Giving Birth In Vilnius, Lithuania: An Expat's Experience
Lately I've received several emails from mothers-to-be who are (excitingly!) planning to give birth in Vilnius and seeking more information than what I shared here and here. I love getting emails from readers, but since I've been getting such a large volume of emails, I also wanted to post an FAQs here on In Search Of based on my own personal experience with prenatal, birth, and postnatal care in Vilnius, Lithuania. I've also talked about breastfeeding in Lithuania here if you're looking for information on that.
First, let me start with the usual caveat: that the information in this post directly draws on only my own experiences, and obviously each birth is different. I gave birth at the Baltic American Clinic in Vilnius, Lithuania in August 2015 after a normal, healthy pregnancy. Almost all of my prenatal care was at the Baltic American Clinic, except two appointments with my fav. naturopath when I was in the US in late June and early July.
Where should I go to the dentist?
In a previous post, I mentioned the holistic approach to maternity care in Vilnius, in that I was required to have both a dental and eye doctor appointment prior to giving birth. The dentist that I personally recommend is Odontika in Uzupis. They are super responsive to making appointments, the costs aren't exorbitant for a cleaning, and the care is excellent--my father-in-law even had heavy dental work with implants and bridges done while visiting us.
Where should I go to the eye doctor?
My eye exam at Optika Rega on Pilies street was standard as far as eye exams go. The doctor speaks English, the prices are fine, and the staff are super helpful when it comes to getting prescriptions.
Genetic and blood glucose testing?
I didn't have to have genetic or blood glucose testing because my pregnancy was normal and I was under 30 while pregnant. They do offer all necessary tests, but in my experience the doctors consider pregnancy a natural condition and don't over request testing.
When should I go to the clinic/hospital?
My gynecologist at Baltic American Clinic told me to head to the clinic right when contractions started. She preferred me laboring in the clinic where she could monitor the progress and administer an epidural if needed.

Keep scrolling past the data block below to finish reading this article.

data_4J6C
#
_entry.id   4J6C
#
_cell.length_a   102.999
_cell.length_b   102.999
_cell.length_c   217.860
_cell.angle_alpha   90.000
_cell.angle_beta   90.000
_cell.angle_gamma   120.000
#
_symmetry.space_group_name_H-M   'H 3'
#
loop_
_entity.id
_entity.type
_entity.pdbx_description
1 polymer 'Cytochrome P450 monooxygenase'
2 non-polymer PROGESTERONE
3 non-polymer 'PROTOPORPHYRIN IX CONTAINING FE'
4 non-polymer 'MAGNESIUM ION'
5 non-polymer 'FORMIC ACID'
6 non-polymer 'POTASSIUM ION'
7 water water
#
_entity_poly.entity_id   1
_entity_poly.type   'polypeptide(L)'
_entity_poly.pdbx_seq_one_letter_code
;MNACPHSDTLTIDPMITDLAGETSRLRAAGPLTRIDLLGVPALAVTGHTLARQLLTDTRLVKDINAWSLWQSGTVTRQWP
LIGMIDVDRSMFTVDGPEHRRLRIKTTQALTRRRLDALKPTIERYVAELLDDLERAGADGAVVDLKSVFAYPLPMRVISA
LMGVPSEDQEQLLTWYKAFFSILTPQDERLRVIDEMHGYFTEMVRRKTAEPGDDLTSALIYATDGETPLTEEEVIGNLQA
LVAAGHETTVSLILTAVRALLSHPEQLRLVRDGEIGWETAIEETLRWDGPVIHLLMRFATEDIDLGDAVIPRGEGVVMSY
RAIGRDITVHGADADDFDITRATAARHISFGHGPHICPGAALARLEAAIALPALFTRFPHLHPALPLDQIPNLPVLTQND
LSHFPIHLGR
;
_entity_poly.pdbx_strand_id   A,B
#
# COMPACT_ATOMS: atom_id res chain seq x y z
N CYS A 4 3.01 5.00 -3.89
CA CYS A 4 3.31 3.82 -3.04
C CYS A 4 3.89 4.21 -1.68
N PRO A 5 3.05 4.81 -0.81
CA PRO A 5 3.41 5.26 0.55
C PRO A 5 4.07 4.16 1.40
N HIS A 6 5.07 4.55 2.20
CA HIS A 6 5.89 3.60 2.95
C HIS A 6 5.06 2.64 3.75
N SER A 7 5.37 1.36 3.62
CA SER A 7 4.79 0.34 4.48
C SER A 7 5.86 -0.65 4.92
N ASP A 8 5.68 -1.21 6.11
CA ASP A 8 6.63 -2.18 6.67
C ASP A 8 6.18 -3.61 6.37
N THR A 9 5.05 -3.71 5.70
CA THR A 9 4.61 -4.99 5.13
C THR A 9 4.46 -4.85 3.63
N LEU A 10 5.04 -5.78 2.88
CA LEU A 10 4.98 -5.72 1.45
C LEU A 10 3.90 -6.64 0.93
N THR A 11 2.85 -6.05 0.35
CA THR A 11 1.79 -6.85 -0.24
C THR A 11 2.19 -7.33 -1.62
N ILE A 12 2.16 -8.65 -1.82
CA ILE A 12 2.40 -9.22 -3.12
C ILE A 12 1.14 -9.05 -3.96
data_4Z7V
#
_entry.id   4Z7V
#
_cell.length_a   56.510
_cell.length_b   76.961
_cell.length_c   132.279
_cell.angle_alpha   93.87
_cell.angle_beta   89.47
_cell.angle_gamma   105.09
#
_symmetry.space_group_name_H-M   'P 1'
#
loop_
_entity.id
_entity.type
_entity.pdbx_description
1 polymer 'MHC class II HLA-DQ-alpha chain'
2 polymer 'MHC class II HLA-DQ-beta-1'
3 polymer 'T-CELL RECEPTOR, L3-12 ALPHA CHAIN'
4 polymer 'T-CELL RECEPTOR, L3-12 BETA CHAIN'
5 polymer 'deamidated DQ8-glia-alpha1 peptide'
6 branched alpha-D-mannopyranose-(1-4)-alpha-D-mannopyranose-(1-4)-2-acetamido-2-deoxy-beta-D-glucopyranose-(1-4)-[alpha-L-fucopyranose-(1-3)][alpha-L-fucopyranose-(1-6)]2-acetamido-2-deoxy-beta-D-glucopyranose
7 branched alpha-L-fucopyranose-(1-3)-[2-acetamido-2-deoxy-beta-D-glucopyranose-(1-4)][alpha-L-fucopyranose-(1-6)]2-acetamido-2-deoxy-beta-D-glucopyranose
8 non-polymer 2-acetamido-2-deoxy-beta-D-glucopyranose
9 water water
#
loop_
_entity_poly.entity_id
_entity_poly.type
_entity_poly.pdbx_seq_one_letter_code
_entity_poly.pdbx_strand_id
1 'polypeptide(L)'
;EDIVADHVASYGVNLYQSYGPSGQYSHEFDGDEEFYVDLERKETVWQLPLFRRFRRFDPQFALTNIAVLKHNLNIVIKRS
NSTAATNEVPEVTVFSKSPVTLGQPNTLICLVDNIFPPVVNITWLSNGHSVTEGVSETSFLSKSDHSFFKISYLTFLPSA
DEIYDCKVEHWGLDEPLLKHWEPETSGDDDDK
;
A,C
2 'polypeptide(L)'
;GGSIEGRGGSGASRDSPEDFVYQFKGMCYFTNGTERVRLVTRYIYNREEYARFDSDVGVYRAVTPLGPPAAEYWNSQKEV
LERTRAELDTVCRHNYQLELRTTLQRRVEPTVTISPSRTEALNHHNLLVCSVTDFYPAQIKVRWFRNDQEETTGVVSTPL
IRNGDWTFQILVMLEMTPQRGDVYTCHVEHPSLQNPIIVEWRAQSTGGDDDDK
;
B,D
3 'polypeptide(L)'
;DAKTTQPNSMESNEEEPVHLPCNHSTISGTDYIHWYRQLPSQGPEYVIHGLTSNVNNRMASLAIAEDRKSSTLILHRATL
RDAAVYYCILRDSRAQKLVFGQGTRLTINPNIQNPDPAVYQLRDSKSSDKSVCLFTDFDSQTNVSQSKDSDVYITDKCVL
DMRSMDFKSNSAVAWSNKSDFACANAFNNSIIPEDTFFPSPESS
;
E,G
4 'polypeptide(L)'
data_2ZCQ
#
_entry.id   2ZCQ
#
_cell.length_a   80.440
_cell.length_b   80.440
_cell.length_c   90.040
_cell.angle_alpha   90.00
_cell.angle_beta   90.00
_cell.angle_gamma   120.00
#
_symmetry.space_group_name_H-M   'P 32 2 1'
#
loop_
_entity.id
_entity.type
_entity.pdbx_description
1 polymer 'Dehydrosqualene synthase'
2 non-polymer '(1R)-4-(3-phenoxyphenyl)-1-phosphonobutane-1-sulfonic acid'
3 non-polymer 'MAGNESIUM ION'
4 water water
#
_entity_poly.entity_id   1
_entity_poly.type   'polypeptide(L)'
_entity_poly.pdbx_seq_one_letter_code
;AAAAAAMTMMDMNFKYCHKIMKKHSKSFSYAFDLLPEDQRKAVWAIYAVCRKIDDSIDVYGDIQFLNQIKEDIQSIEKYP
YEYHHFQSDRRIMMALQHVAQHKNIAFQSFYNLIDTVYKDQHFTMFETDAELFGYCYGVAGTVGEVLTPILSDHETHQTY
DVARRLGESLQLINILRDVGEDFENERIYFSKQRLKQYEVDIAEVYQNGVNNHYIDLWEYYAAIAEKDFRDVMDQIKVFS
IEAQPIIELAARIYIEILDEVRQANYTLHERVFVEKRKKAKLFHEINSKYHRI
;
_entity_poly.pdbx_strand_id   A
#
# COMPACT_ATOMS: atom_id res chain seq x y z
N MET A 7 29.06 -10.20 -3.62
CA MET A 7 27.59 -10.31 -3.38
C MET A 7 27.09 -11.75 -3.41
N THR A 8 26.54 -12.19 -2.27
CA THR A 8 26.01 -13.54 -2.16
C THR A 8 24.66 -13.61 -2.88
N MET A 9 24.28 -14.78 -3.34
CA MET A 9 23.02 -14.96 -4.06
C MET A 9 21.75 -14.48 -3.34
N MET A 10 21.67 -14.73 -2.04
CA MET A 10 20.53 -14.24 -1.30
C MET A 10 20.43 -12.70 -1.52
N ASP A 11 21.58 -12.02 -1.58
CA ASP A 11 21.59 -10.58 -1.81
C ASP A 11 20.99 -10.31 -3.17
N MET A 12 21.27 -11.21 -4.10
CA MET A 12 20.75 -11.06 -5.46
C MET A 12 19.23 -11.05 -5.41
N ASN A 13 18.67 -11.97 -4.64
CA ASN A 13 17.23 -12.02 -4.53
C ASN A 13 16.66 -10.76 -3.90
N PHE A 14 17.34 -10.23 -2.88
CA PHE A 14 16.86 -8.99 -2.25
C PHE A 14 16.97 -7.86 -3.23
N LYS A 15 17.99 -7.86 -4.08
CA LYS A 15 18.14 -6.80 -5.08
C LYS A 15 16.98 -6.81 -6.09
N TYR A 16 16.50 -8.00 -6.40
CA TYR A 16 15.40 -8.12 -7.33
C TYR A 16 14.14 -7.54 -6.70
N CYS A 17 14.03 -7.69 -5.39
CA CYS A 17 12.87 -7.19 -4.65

Who to call when you go into labor?
I called my gynecologist before leaving home and she met me at the clinic.
What should I bring with me?
Before giving birth, I had only a vague idea about what might be needed for a hospital bag, so I went down a serious YouTube hole (I like Ruth Crilly's suggestions) and packed a lighter version, with simple clothes and personal care items for me, my son, and some snacks. Some items, like diapers, maternity pads, mesh underwear, hospital gowns, and basic toiletries, are available for you to use.
What happens if you go into labor early (before 38 weeks)?
The doctors at the Baltic American Clinic split time between BAC and public hospitals in the city to allow for excellent care for all. As my doctor was split part-time between Baltic American Clinic and Antakalnio Poliklinika, which has a prenatal unit, I was informed that if I went into labor before 38 weeks, I was to deliver at Antakalnio Poliklinika with the same gynecologist. I still would have had to arrive when contractions started and labored at the hospital, but I wouldn't have had the option to have a private room, as I did at BAC.
What if you need/want a C-section?
The Baltic American Clinic has emergency care and surgeons on standby if needed. I actually had to be prepped for a C-section as the doctors wanted to be ready as my son was estimated to be pretty large (I was 38 weeks along when I gave birth) and he became distressed when my labor progressed (turns out his arm was up over his head and his umbilical cord was wrapped around his neck and arm). I ended up not needing a C-section, but it was an option and I would have simply been brought to another floor.
How about an epidural?
My doctor told me that most women in Lithuania opt to have an epidural when giving birth. I wasn't required to decide one way or another beforehand, and I did elect to have an epidural during labor. Once I had an epidural, I wasn't allowed to get up and walk around (though I wouldn't have wanted to), though they keep the epidural drugs to an absolute minimum, letting the drugs almost completely wear off at the time when you need to push. Probably TMI, but when you have an epidural, a catheter is used to relieve your bladder, although at BAC, a catheter is not left in, only periodically inserted.